by David Eide 

The Values That Emerge  

Well, I know I don't have an empire to defend. I have only worlds to know and experience. It is the beginning of renewal. A 30 year cycle that started in '68 is now finished. A new era awaits.

Idle Musings of the Hypothetical Citizen

Of course, the hypothetical citizen wasn't plopped down in the middle of a city, on a bright afternoon from some previous age. He was not magically conjured from the bowels of a distant time when Americans were farmers and knew all their neighbors. No, he lived in a time of furious denial of all he believed, surrounded by the lingering anger of two types of people: those paralyzed by fear and those made crazed by the prospects of ultimate power, even if it was over their pet cat.

One had too much knowledge; the other not enough.

His most dangerous thought: They would not be recognized by those who had created the bounty.

The problem of remaining a citizen went to an irreducible fact: The citizen could perceive more than he could know. Therefore, he was in a state of perpetual fear or lust. Therefore, the temperament for a liberal, democratic culture was not present.

Two things had to be present in a liberal, democratic citizen. One was a sense of connection with the well-springs of the culture. Without this connection the citizen became a wondering ghost, without a chance of fulfilling his or her potential. And, on the other hand, the ability to objectify power and prevent power from objectifying him. This was the crucial test. And, of course, modern society had broken everything down into fragments so that these attributes were the creation of political parties and institutions. But those who believed they had connection did not evidence any knowledge of the well-springs and only wanted to be protected from danger. And those who claimed they could objectify the acts of power did so using old, outmoded systems that had no relevance in a modern society.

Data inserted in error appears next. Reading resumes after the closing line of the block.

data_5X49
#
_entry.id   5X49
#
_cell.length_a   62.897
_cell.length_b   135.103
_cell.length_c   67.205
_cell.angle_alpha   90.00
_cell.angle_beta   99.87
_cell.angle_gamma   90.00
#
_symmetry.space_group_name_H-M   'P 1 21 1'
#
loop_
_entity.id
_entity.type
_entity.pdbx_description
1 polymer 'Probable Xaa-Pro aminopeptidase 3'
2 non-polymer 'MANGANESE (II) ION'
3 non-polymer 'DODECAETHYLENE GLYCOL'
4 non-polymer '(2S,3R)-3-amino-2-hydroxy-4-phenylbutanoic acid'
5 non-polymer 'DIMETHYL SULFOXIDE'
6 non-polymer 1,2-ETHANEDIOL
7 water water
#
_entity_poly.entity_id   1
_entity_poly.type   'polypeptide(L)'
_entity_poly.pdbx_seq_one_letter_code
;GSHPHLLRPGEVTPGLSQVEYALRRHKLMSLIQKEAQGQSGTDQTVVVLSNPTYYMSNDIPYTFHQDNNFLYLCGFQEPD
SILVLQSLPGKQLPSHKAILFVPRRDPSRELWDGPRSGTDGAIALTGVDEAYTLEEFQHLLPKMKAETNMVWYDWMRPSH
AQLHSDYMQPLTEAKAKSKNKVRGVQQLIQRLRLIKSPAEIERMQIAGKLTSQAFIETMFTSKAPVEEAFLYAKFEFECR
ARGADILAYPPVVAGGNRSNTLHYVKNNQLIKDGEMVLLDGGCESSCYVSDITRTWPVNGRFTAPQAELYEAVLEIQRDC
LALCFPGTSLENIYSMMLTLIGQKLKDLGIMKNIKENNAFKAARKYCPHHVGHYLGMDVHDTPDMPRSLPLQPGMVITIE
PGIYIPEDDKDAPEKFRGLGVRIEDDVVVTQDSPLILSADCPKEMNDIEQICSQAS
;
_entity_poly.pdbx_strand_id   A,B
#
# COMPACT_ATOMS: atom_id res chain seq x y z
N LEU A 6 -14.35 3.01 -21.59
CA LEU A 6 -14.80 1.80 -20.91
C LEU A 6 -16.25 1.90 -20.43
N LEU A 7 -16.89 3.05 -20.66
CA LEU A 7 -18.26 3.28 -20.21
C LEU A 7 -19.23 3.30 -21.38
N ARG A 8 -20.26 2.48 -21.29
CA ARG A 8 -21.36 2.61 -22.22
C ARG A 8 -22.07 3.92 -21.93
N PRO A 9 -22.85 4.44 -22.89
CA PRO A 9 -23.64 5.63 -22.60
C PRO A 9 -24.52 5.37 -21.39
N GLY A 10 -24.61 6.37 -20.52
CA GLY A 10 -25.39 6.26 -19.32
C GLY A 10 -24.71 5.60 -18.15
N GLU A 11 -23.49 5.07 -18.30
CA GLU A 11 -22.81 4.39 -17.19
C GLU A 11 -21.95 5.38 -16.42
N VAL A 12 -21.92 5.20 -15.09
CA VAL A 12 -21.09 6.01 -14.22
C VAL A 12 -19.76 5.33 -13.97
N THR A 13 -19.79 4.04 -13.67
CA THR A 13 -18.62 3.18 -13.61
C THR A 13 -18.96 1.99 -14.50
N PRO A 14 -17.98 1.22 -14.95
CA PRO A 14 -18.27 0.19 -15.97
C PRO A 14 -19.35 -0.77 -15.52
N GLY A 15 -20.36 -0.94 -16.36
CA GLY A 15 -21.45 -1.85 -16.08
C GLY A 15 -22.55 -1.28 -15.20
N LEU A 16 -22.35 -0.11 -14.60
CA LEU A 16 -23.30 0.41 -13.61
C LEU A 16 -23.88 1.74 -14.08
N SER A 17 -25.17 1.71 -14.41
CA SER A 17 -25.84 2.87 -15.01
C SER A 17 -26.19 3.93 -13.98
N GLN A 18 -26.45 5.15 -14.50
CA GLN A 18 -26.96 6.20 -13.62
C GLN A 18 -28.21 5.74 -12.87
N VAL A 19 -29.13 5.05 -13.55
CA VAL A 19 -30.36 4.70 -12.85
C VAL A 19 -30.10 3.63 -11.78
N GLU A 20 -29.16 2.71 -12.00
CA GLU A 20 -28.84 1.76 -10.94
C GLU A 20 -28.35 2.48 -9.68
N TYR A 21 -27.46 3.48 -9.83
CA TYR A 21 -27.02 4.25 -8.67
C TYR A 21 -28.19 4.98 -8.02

It was not shocking then, that the hypothetical citizen saw dysfunction everywhere!

Often he told himself to lighten up, take a deep breath, go smell the flowers.

Where he lived, there was a great deal of possession. Oh people, he told them, silently so not to become one himself, "the artist is the only one among you who can afford to be possessed. All the dangers are driven into his work."

He had been running into a particular kind of human being of late, down in the industrial section where he worked in a chemical plant. He was the type one feels has been through generations of wars and hardship. He called him the werkes foreman who wanted power and scorned wisdom. He always contrasted the werkes foreman with another types he'd been around. He who cultivated his own brain, which he assumed was beautiful. Perhaps the man had a Christ complex. He fantasized, no doubt, that a cult would, one day, be located around the dry fires of his beautiful brain.

He agreed with this view: There was a virtuous seed and a poisonous seed in the democratic creed. Every person had a chance to do something extraordinary in their life. "If he has done it, I can do it." Many times the very worst in nature attached itself to the creed and pulled everything down with it. The virtue was that one must always believe that the extraordinary was possible.

In this mood he passed a wall stenciled with a spray-painted message that read, "Remember the number one lesson: all possibility, little actuality. The cycle to watch for" And below it, in cursive, "Wanting to do as much as possible, driven to truth and beauty, a fall into complexities, embarrassment over vanity, and depressed by lost time."

He admired the way the people looked after each other as should be the case in a democracy.

* * * * * * * *

"Ah," the prophet was saying, "you live in a classless society filled with the presumptions of class. You try to magically alienate it from yourself down to the next class but rarely recognize that the same thing occurs to you."

Oh prophet, go away, he thought to himself. Things do get better on reflection, the coming of myself and yet it is of something not myself. I can see autonomy, tension, hope. So the reflected image is not shrouded by prejudice, presumption but allowed a freedom one doesn't speak about. It is ironic. At any time, of course, old confusions came rushing in to destroy the reflection and subdue it with a feeling of dread, anxiety, and guilt. There were images of what one has experienced, they had a certain autonomy. Then the choice is, simply, objectivity or love?

© 2003 David Eide. All rights reserved.

David Eide

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